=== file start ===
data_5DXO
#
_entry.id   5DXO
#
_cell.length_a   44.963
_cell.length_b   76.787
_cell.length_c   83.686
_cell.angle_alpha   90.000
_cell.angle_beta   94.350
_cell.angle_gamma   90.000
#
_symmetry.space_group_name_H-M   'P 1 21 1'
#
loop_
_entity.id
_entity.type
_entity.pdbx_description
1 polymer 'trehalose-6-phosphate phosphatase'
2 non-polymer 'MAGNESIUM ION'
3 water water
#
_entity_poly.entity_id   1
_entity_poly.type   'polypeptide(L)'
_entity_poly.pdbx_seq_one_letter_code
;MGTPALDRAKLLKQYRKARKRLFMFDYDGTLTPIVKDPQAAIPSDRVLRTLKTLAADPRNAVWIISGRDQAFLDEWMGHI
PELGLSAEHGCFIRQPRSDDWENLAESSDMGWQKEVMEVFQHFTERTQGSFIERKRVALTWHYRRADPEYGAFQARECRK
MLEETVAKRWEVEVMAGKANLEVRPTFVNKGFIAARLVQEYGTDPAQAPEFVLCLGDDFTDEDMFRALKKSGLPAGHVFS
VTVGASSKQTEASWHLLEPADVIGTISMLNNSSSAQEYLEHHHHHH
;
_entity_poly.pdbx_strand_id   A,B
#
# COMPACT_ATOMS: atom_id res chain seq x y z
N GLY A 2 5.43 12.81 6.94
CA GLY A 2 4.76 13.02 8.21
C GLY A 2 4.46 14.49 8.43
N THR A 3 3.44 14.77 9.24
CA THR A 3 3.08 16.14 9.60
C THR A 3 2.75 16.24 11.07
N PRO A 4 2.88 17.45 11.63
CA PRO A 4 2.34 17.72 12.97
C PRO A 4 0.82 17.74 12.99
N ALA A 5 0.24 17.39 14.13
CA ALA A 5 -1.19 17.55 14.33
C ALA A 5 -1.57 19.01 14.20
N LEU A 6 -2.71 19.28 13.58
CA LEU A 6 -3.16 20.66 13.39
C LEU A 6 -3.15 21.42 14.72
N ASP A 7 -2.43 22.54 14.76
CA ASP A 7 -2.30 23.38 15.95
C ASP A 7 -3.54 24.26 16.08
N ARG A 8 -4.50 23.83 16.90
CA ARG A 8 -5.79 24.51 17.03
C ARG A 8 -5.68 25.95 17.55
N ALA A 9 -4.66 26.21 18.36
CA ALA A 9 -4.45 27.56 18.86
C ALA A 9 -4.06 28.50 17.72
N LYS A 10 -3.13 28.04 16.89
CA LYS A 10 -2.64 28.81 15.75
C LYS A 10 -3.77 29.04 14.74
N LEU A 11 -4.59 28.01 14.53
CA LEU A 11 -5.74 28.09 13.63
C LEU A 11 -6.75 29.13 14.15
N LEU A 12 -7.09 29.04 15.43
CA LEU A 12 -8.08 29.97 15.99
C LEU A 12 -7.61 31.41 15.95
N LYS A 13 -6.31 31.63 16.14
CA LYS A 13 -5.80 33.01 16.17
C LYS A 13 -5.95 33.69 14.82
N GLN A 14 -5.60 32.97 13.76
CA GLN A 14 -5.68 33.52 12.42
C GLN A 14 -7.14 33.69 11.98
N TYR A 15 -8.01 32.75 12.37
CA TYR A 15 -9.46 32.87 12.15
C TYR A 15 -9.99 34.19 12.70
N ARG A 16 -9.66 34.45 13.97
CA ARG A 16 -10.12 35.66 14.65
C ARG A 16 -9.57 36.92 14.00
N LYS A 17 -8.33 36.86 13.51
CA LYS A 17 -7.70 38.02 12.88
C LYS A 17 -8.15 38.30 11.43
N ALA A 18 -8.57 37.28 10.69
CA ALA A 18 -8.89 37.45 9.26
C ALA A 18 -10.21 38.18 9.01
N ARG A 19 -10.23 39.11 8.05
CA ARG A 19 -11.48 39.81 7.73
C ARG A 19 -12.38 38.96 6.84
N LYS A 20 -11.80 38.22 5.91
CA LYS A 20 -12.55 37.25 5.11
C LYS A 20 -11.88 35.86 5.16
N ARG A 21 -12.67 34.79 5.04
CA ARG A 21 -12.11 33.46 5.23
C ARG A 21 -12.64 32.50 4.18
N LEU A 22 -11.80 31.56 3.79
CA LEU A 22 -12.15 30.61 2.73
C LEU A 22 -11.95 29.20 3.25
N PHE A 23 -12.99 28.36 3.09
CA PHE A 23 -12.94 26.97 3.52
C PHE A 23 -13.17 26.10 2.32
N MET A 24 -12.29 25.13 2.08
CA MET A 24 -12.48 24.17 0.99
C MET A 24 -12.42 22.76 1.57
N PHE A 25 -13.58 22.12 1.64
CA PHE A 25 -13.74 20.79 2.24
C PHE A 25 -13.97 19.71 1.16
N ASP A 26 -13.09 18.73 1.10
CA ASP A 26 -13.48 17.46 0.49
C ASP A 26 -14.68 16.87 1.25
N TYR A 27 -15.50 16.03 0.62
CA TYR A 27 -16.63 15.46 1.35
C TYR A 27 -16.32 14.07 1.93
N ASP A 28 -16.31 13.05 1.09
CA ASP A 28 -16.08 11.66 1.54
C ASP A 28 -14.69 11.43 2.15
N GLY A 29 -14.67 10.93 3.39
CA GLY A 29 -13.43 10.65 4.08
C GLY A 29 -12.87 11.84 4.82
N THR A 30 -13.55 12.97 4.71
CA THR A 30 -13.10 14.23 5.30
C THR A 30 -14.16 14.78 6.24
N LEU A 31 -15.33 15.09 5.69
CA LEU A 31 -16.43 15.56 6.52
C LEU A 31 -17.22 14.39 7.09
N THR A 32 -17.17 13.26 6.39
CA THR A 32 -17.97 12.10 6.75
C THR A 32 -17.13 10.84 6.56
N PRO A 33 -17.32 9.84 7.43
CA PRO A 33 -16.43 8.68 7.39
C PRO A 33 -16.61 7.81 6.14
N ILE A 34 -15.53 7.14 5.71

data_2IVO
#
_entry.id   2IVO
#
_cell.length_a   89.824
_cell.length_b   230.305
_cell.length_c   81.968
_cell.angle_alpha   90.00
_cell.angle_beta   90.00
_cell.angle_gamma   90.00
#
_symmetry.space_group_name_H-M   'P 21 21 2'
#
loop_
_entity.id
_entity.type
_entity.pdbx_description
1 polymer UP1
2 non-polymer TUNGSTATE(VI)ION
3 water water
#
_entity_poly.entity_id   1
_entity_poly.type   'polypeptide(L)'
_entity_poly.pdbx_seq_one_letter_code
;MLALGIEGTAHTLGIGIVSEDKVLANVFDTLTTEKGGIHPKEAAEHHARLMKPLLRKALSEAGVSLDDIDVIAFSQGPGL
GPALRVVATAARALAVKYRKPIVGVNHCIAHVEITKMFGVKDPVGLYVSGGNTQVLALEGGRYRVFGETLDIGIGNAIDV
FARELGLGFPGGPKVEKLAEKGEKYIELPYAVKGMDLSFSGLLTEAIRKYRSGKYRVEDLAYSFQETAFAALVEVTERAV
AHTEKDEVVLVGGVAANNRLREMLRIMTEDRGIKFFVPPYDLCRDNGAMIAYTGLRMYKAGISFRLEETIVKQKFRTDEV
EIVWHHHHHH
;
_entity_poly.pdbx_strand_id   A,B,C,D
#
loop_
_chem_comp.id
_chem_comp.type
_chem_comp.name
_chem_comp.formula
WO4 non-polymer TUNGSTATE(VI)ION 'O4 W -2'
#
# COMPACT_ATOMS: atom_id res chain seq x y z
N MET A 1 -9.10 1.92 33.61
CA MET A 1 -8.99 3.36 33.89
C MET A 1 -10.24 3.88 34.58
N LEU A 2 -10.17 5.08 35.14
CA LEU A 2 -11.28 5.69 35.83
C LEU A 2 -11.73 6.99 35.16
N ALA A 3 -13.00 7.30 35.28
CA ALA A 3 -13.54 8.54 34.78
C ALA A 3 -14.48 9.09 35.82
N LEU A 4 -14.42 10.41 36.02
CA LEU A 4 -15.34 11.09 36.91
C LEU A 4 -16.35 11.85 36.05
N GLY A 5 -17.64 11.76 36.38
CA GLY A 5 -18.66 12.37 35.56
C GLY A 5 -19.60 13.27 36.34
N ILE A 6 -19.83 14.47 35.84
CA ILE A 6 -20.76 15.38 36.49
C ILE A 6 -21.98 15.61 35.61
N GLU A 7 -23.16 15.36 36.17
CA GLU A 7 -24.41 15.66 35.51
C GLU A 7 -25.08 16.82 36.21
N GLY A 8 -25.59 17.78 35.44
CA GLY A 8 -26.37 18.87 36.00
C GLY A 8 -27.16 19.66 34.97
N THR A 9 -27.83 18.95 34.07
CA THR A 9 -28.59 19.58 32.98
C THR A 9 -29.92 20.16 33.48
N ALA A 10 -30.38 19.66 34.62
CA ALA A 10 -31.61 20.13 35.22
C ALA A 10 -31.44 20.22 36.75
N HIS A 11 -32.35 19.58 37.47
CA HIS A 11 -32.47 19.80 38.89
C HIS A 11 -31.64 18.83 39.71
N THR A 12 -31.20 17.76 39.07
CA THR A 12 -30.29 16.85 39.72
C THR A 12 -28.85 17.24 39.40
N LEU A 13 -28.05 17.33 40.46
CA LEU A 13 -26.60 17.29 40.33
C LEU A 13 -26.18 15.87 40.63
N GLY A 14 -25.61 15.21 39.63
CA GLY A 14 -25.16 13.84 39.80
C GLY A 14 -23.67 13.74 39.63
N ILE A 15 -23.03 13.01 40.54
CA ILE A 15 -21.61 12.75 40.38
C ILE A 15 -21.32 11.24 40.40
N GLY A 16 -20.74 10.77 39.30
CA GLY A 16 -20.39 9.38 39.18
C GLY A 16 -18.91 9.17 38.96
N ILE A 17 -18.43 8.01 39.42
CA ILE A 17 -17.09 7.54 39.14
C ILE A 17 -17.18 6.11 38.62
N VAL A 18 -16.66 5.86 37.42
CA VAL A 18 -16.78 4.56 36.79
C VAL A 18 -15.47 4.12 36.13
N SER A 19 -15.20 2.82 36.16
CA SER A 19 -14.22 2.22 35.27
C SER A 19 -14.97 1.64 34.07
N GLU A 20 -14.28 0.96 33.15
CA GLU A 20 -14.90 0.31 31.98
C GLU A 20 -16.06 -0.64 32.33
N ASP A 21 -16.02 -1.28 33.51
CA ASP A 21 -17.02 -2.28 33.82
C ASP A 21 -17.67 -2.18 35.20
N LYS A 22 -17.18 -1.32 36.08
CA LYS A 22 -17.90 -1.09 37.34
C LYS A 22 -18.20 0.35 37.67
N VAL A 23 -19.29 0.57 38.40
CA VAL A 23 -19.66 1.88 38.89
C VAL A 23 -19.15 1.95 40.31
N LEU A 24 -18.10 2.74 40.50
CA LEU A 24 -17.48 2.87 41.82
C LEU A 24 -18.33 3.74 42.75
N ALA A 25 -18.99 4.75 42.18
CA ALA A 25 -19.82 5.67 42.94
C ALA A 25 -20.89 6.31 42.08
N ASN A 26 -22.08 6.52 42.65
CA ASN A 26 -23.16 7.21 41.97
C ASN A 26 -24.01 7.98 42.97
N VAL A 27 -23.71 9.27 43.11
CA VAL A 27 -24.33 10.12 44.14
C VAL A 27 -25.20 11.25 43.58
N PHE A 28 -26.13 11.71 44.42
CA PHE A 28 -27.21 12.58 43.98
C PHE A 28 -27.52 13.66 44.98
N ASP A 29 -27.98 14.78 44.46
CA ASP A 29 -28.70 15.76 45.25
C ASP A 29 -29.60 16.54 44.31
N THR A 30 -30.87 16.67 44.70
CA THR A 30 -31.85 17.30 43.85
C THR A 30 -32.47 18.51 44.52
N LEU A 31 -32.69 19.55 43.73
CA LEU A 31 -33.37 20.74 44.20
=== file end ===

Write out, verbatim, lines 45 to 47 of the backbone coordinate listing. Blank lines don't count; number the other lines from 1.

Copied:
N LEU A 6 -2.71 19.28 13.58
CA LEU A 6 -3.16 20.66 13.39
C LEU A 6 -3.15 21.42 14.72